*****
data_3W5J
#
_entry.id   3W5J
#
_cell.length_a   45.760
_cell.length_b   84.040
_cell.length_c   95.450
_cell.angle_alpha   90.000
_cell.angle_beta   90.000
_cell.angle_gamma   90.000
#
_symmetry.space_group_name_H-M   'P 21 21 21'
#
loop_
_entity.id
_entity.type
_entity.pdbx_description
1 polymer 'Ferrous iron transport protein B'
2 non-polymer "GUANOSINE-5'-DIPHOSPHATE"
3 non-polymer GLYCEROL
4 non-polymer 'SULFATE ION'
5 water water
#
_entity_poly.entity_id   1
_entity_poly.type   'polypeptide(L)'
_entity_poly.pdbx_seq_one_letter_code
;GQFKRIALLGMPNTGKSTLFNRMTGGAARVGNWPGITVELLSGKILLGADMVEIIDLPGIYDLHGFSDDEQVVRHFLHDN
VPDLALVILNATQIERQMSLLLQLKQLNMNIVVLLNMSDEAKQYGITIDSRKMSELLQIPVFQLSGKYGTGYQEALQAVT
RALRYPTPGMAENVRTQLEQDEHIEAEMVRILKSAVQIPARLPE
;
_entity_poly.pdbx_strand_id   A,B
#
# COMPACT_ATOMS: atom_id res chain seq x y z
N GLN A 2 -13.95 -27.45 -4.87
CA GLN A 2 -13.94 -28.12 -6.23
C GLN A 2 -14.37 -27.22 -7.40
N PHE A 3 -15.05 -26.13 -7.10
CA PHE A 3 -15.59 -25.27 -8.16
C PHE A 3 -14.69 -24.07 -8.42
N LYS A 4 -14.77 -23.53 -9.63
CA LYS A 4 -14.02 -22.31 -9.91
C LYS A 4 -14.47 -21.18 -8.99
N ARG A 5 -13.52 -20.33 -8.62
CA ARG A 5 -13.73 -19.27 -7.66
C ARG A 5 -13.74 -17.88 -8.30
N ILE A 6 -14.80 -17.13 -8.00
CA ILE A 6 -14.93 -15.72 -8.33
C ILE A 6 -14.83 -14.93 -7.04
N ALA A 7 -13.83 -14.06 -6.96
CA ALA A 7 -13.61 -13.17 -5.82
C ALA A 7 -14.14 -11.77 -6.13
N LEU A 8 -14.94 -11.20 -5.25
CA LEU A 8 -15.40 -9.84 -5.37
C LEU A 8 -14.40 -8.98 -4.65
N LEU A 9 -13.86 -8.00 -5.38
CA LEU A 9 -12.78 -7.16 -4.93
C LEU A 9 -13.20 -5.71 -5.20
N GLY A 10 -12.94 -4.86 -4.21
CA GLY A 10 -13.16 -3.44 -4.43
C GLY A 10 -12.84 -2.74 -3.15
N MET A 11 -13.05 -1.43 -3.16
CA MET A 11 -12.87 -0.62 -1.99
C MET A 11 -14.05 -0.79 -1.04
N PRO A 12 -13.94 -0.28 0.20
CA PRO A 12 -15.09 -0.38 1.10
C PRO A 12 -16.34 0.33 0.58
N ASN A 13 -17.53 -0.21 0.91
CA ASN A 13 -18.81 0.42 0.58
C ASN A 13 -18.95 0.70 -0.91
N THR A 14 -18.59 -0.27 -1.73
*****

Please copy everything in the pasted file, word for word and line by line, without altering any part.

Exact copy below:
data_3W5J
#
_entry.id   3W5J
#
_cell.length_a   45.760
_cell.length_b   84.040
_cell.length_c   95.450
_cell.angle_alpha   90.000
_cell.angle_beta   90.000
_cell.angle_gamma   90.000
#
_symmetry.space_group_name_H-M   'P 21 21 21'
#
loop_
_entity.id
_entity.type
_entity.pdbx_description
1 polymer 'Ferrous iron transport protein B'
2 non-polymer "GUANOSINE-5'-DIPHOSPHATE"
3 non-polymer GLYCEROL
4 non-polymer 'SULFATE ION'
5 water water
#
_entity_poly.entity_id   1
_entity_poly.type   'polypeptide(L)'
_entity_poly.pdbx_seq_one_letter_code
;GQFKRIALLGMPNTGKSTLFNRMTGGAARVGNWPGITVELLSGKILLGADMVEIIDLPGIYDLHGFSDDEQVVRHFLHDN
VPDLALVILNATQIERQMSLLLQLKQLNMNIVVLLNMSDEAKQYGITIDSRKMSELLQIPVFQLSGKYGTGYQEALQAVT
RALRYPTPGMAENVRTQLEQDEHIEAEMVRILKSAVQIPARLPE
;
_entity_poly.pdbx_strand_id   A,B
#
# COMPACT_ATOMS: atom_id res chain seq x y z
N GLN A 2 -13.95 -27.45 -4.87
CA GLN A 2 -13.94 -28.12 -6.23
C GLN A 2 -14.37 -27.22 -7.40
N PHE A 3 -15.05 -26.13 -7.10
CA PHE A 3 -15.59 -25.27 -8.16
C PHE A 3 -14.69 -24.07 -8.42
N LYS A 4 -14.77 -23.53 -9.63
CA LYS A 4 -14.02 -22.31 -9.91
C LYS A 4 -14.47 -21.18 -8.99
N ARG A 5 -13.52 -20.33 -8.62
CA ARG A 5 -13.73 -19.27 -7.66
C ARG A 5 -13.74 -17.88 -8.30
N ILE A 6 -14.80 -17.13 -8.00
CA ILE A 6 -14.93 -15.72 -8.33
C ILE A 6 -14.83 -14.93 -7.04
N ALA A 7 -13.83 -14.06 -6.96
CA ALA A 7 -13.61 -13.17 -5.82
C ALA A 7 -14.14 -11.77 -6.13
N LEU A 8 -14.94 -11.20 -5.25
CA LEU A 8 -15.40 -9.84 -5.37
C LEU A 8 -14.40 -8.98 -4.65
N LEU A 9 -13.86 -8.00 -5.38
CA LEU A 9 -12.78 -7.16 -4.93
C LEU A 9 -13.20 -5.71 -5.20
N GLY A 10 -12.94 -4.86 -4.21
CA GLY A 10 -13.16 -3.44 -4.43
C GLY A 10 -12.84 -2.74 -3.15
N MET A 11 -13.05 -1.43 -3.16
CA MET A 11 -12.87 -0.62 -1.99
C MET A 11 -14.05 -0.79 -1.04
N PRO A 12 -13.94 -0.28 0.20
CA PRO A 12 -15.09 -0.38 1.10
C PRO A 12 -16.34 0.33 0.58
N ASN A 13 -17.53 -0.21 0.91
CA ASN A 13 -18.81 0.42 0.58
C ASN A 13 -18.95 0.70 -0.91
N THR A 14 -18.59 -0.27 -1.73